A 30-year-old man presents to the hospital
with an insidious onset of vague upper abdominal pain. On examination, the patient is afebrile. His cardiovascular and respiratory systems are normal. Abdominal examination does not reveal any masses or tenderness. No abnormalities are detected on upright and recumbent abdominal radiographs. CT is performed to identify the cause of his abdominal pain.

What is the diagnosis?

The CT scan shows a normal variant.


Double inferior vena cava (IVC): The CT scan depicts an oval structure anterior to the abdominal aorta and near the renal vessels (Image A). Scans obtained at levels inferior to Images B and C show this oval structure continuing as a round structure to the left of aorta; it can be traced in lower images (not shown) to the left common iliac vein.

This structure is an anatomic variant, the double IVC, and is due to the abnormal development of fetal veins. The other veins, such as the renal, gonadal, suprarenal, azygos, and hemiazygos veins, are normal and drain normally.

Normal development of the IVC is complex and involves the sequential formation and regression of 3 paired venous channels: the posterior cardinal veins, the subcardinal veins, and the supracardinal veins. The paired posterior cardinal veins usually regress, and the left parts of the subcardinal and supracardinal vein disappear. The persistent right subcardinal vein forms the suprarenal part of the IVC, and the right supracardinal vein forms the infrarenal part. Persistence of the left supracardinal vein occurs in 0.2-3% of individuals and results in the double IVC. The left-sided IVC usually begins from the left common iliac vein and runs to the left of the abdominal aorta. This left-sided IVC crosses at the level of the renal vein, anterior to the aorta, to join the normal right-sided IVC; however, the junction can occur at higher or lower levels. Usually, the 2 IVCs are of equal size, but 1 may be dominant. This anomaly does not produce any symptoms.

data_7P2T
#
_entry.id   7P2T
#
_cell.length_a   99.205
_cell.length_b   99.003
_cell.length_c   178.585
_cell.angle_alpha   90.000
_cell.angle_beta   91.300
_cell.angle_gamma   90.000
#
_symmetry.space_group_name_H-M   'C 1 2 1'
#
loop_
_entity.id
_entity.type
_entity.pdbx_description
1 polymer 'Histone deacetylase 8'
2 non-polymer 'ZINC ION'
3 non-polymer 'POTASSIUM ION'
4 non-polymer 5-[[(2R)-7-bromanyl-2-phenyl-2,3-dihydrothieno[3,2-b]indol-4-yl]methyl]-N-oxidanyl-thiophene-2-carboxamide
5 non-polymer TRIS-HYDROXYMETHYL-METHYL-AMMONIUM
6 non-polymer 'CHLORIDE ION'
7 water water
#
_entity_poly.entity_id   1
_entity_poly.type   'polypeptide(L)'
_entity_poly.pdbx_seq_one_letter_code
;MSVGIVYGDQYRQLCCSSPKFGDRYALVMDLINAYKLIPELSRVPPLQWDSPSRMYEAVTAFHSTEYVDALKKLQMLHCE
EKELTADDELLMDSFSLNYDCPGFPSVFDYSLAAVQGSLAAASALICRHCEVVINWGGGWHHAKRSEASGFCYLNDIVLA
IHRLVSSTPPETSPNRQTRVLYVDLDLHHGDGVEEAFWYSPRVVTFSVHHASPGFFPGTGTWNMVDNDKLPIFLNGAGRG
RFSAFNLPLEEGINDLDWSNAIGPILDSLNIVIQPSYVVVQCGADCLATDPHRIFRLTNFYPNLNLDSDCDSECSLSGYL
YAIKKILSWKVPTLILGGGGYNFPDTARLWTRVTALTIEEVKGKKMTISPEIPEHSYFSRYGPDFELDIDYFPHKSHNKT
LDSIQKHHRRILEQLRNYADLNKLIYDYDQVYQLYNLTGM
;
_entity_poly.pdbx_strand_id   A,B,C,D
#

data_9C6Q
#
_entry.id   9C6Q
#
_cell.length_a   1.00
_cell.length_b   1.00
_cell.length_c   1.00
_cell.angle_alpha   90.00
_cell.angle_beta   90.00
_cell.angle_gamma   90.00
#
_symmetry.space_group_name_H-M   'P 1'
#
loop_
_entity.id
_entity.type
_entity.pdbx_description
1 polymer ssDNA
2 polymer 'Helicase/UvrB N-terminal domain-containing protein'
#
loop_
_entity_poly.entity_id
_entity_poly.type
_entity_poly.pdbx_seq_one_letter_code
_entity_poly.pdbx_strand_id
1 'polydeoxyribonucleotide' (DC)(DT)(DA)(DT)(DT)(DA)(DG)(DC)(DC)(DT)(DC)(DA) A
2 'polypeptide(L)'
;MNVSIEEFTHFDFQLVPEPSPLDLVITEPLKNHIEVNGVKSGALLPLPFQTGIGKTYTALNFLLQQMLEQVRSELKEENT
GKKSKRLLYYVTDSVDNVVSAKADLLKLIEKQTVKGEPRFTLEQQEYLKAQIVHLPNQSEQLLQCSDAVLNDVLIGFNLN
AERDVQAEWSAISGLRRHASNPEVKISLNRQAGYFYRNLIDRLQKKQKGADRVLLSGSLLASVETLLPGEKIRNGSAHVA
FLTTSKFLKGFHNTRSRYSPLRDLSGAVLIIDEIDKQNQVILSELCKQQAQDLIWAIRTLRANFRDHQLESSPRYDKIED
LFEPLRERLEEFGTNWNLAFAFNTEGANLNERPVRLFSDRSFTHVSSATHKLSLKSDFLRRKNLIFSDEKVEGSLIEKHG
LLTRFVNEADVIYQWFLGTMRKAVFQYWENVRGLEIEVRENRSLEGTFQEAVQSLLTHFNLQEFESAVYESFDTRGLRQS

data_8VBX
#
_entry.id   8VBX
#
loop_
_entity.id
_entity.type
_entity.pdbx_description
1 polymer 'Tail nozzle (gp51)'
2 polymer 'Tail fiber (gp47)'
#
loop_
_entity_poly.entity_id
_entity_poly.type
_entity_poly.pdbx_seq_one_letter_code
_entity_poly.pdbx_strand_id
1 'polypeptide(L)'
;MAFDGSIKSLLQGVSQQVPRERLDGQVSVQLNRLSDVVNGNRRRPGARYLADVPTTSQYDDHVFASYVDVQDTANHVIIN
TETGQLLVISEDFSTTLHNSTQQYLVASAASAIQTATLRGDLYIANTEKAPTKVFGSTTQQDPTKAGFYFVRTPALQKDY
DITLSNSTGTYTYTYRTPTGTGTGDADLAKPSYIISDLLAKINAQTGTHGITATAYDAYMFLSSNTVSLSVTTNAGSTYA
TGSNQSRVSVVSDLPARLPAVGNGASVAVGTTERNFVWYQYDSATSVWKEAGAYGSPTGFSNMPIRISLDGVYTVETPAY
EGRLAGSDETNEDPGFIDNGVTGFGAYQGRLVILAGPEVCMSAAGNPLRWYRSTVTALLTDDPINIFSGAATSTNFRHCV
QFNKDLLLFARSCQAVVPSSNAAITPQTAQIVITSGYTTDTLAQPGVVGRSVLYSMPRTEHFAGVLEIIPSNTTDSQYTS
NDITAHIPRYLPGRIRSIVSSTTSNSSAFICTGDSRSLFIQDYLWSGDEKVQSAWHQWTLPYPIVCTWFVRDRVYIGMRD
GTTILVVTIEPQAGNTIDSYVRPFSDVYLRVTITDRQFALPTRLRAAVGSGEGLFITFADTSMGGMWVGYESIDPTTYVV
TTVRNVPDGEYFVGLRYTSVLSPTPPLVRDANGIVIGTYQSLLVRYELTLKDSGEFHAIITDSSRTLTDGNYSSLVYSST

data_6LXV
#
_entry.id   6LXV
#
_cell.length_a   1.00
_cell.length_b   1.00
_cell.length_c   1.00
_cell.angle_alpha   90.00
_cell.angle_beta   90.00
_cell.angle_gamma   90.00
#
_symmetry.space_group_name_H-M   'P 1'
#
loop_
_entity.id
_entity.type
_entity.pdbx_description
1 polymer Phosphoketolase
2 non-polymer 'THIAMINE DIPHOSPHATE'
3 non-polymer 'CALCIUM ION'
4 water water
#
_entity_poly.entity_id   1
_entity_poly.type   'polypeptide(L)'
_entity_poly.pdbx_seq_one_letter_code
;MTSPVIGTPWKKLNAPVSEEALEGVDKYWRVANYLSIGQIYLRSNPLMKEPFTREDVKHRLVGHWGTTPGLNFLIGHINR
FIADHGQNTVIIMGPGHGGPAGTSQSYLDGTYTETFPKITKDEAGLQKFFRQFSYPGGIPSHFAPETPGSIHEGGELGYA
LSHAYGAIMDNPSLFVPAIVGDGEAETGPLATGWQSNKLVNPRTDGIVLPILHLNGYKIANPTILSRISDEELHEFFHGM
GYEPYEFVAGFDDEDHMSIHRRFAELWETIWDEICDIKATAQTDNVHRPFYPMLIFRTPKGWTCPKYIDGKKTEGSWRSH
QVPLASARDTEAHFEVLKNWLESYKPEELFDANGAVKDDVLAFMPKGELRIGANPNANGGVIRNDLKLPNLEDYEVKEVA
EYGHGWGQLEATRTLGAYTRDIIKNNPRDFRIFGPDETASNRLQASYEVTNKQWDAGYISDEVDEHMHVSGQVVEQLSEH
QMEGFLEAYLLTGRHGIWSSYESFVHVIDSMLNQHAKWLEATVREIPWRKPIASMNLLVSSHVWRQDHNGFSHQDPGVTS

Careful analysis of the CT scans is necessary to avoid confusing this condition with enlarged lymph nodes. Unlike lymph nodes, the IVC is a contiguous structure depicted on multiple sections and may cross over the aorta to join the normal IVC. Multiplanar reconstructions are helpful in cases of suspected double IVC.

A double IVC can be associated with other conditions, such as a horseshoe kidney, cloacal extrophy, a circumaortic renal vein, a retroaortic left renal vein, and a retroaortic right renal vein with hemiazygos continuation of the IVC.

In patients with pulmonary embolism, the failure to recognize this anomaly and the placement of a filter in only the normal, right-sided IVC may result in recurrent pulmonary embolism.